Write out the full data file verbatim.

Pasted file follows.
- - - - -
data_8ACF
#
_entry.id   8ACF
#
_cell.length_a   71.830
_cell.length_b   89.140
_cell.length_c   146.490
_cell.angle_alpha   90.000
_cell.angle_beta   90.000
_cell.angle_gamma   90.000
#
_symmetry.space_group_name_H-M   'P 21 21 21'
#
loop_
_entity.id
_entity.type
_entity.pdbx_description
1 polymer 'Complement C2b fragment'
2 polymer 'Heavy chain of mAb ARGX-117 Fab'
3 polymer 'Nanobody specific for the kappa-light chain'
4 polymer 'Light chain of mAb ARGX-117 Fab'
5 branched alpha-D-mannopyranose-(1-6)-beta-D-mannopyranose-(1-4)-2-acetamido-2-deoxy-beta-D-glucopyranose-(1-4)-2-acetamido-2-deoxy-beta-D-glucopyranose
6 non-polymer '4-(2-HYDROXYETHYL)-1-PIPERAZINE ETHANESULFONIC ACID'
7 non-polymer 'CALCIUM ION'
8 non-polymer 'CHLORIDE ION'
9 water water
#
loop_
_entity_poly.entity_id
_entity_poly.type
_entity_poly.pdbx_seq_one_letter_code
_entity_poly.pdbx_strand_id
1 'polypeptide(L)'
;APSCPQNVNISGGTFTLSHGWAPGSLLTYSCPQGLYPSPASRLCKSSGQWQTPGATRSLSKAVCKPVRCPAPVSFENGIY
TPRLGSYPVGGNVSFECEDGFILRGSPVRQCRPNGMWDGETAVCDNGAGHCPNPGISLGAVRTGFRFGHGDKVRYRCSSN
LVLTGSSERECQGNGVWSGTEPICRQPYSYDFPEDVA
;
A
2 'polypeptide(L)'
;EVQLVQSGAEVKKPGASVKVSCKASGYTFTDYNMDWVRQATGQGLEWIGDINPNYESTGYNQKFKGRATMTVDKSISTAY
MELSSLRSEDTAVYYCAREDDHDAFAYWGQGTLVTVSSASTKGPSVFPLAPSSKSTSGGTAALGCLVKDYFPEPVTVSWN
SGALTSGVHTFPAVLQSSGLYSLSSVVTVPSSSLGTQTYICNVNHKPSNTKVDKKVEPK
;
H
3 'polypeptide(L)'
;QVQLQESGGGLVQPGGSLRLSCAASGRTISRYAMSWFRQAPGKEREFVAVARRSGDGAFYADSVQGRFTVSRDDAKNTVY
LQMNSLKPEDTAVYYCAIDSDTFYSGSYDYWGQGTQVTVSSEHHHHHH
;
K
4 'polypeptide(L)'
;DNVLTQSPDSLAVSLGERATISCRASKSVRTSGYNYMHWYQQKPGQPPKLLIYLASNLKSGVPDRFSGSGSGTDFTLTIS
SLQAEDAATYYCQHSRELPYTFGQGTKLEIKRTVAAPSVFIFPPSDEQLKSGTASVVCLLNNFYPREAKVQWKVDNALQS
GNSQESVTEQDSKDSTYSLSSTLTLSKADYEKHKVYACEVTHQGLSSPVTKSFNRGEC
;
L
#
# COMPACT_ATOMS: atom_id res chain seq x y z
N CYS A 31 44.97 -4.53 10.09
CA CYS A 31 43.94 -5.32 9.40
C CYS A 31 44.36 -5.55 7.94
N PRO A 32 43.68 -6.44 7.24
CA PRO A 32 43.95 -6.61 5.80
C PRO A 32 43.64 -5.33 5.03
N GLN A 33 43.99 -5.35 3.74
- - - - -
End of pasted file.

data_8ACF
#
_entry.id   8ACF
#
_cell.length_a   71.830
_cell.length_b   89.140
_cell.length_c   146.490
_cell.angle_alpha   90.000
_cell.angle_beta   90.000
_cell.angle_gamma   90.000
#
_symmetry.space_group_name_H-M   'P 21 21 21'
#
loop_
_entity.id
_entity.type
_entity.pdbx_description
1 polymer 'Complement C2b fragment'
2 polymer 'Heavy chain of mAb ARGX-117 Fab'
3 polymer 'Nanobody specific for the kappa-light chain'
4 polymer 'Light chain of mAb ARGX-117 Fab'
5 branched alpha-D-mannopyranose-(1-6)-beta-D-mannopyranose-(1-4)-2-acetamido-2-deoxy-beta-D-glucopyranose-(1-4)-2-acetamido-2-deoxy-beta-D-glucopyranose
6 non-polymer '4-(2-HYDROXYETHYL)-1-PIPERAZINE ETHANESULFONIC ACID'
7 non-polymer 'CALCIUM ION'
8 non-polymer 'CHLORIDE ION'
9 water water
#
loop_
_entity_poly.entity_id
_entity_poly.type
_entity_poly.pdbx_seq_one_letter_code
_entity_poly.pdbx_strand_id
1 'polypeptide(L)'
;APSCPQNVNISGGTFTLSHGWAPGSLLTYSCPQGLYPSPASRLCKSSGQWQTPGATRSLSKAVCKPVRCPAPVSFENGIY
TPRLGSYPVGGNVSFECEDGFILRGSPVRQCRPNGMWDGETAVCDNGAGHCPNPGISLGAVRTGFRFGHGDKVRYRCSSN
LVLTGSSERECQGNGVWSGTEPICRQPYSYDFPEDVA
;
A
2 'polypeptide(L)'
;EVQLVQSGAEVKKPGASVKVSCKASGYTFTDYNMDWVRQATGQGLEWIGDINPNYESTGYNQKFKGRATMTVDKSISTAY
MELSSLRSEDTAVYYCAREDDHDAFAYWGQGTLVTVSSASTKGPSVFPLAPSSKSTSGGTAALGCLVKDYFPEPVTVSWN
SGALTSGVHTFPAVLQSSGLYSLSSVVTVPSSSLGTQTYICNVNHKPSNTKVDKKVEPK
;
H
3 'polypeptide(L)'
;QVQLQESGGGLVQPGGSLRLSCAASGRTISRYAMSWFRQAPGKEREFVAVARRSGDGAFYADSVQGRFTVSRDDAKNTVY
LQMNSLKPEDTAVYYCAIDSDTFYSGSYDYWGQGTQVTVSSEHHHHHH
;
K
4 'polypeptide(L)'
;DNVLTQSPDSLAVSLGERATISCRASKSVRTSGYNYMHWYQQKPGQPPKLLIYLASNLKSGVPDRFSGSGSGTDFTLTIS
SLQAEDAATYYCQHSRELPYTFGQGTKLEIKRTVAAPSVFIFPPSDEQLKSGTASVVCLLNNFYPREAKVQWKVDNALQS
GNSQESVTEQDSKDSTYSLSSTLTLSKADYEKHKVYACEVTHQGLSSPVTKSFNRGEC
;
L
#
# COMPACT_ATOMS: atom_id res chain seq x y z
N CYS A 31 44.97 -4.53 10.09
CA CYS A 31 43.94 -5.32 9.40
C CYS A 31 44.36 -5.55 7.94
N PRO A 32 43.68 -6.44 7.24
CA PRO A 32 43.95 -6.61 5.80
C PRO A 32 43.64 -5.33 5.03
N GLN A 33 43.99 -5.35 3.74